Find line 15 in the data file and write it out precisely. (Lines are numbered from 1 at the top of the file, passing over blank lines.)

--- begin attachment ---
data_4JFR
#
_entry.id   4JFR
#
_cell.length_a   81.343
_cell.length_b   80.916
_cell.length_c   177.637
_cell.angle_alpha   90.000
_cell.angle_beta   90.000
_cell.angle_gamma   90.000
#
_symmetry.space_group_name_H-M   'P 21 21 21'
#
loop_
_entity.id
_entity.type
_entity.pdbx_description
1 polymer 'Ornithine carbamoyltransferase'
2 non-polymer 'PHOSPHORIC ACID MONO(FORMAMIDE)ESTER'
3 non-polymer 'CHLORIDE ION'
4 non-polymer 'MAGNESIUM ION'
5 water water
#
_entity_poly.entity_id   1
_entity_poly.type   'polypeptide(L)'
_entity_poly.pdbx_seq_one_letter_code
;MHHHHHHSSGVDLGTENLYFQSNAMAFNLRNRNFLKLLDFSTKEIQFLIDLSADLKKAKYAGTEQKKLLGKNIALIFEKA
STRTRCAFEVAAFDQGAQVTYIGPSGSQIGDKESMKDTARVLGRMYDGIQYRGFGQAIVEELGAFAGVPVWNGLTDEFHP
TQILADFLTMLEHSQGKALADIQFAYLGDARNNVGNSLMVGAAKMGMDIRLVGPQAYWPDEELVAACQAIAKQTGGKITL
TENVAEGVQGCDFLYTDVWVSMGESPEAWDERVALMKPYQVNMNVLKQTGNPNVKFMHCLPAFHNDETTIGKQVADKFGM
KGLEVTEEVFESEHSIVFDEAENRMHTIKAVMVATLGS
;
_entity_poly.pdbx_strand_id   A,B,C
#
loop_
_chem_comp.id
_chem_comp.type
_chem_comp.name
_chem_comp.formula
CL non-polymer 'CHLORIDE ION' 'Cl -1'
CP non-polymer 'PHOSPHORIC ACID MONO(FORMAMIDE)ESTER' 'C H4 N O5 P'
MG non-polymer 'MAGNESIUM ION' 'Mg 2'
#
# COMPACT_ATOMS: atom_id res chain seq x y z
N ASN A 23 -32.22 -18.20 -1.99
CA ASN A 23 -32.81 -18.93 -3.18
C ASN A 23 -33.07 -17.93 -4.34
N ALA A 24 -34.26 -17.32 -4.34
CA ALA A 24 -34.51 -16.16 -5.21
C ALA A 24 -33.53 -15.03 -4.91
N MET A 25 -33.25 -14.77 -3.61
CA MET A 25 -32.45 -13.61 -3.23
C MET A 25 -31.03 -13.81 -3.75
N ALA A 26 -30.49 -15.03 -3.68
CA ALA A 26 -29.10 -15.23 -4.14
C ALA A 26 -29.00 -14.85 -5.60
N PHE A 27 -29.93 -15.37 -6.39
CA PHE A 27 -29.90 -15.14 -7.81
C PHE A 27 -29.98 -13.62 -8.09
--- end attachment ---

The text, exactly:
_entity.id